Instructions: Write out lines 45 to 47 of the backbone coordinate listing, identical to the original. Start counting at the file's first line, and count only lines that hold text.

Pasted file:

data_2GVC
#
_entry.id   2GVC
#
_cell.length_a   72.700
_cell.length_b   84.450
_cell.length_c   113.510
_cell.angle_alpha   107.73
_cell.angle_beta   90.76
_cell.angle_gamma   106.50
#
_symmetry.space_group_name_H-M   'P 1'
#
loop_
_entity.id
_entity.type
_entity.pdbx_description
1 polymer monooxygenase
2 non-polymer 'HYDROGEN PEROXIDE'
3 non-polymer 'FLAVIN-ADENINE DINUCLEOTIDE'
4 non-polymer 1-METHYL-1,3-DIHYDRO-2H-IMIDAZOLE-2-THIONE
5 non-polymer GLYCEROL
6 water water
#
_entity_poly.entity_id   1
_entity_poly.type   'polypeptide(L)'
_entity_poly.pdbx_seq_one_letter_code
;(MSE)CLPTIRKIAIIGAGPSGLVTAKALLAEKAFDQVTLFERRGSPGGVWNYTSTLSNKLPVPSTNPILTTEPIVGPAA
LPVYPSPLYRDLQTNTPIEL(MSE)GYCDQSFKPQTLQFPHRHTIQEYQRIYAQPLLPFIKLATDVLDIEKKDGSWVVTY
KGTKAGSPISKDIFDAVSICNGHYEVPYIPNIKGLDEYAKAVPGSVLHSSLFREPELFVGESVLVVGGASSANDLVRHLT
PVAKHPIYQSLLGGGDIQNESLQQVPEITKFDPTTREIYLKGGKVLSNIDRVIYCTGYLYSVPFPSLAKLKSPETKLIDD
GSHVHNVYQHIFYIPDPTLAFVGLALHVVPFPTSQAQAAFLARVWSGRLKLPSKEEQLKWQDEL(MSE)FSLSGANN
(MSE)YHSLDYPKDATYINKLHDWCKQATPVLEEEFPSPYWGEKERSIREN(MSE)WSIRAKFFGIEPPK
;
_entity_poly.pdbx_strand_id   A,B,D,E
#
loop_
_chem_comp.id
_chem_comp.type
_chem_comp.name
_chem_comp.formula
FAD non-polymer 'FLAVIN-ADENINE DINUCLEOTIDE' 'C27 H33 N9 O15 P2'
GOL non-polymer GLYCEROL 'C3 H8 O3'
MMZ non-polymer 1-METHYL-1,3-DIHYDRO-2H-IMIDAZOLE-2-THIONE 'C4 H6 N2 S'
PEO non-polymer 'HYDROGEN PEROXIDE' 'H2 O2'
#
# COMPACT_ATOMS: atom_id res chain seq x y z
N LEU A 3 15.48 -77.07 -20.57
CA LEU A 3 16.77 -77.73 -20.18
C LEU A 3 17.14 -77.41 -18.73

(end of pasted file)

PEO non-polymer 'HYDROGEN PEROXIDE' 'H2 O2'
#
# COMPACT_ATOMS: atom_id res chain seq x y z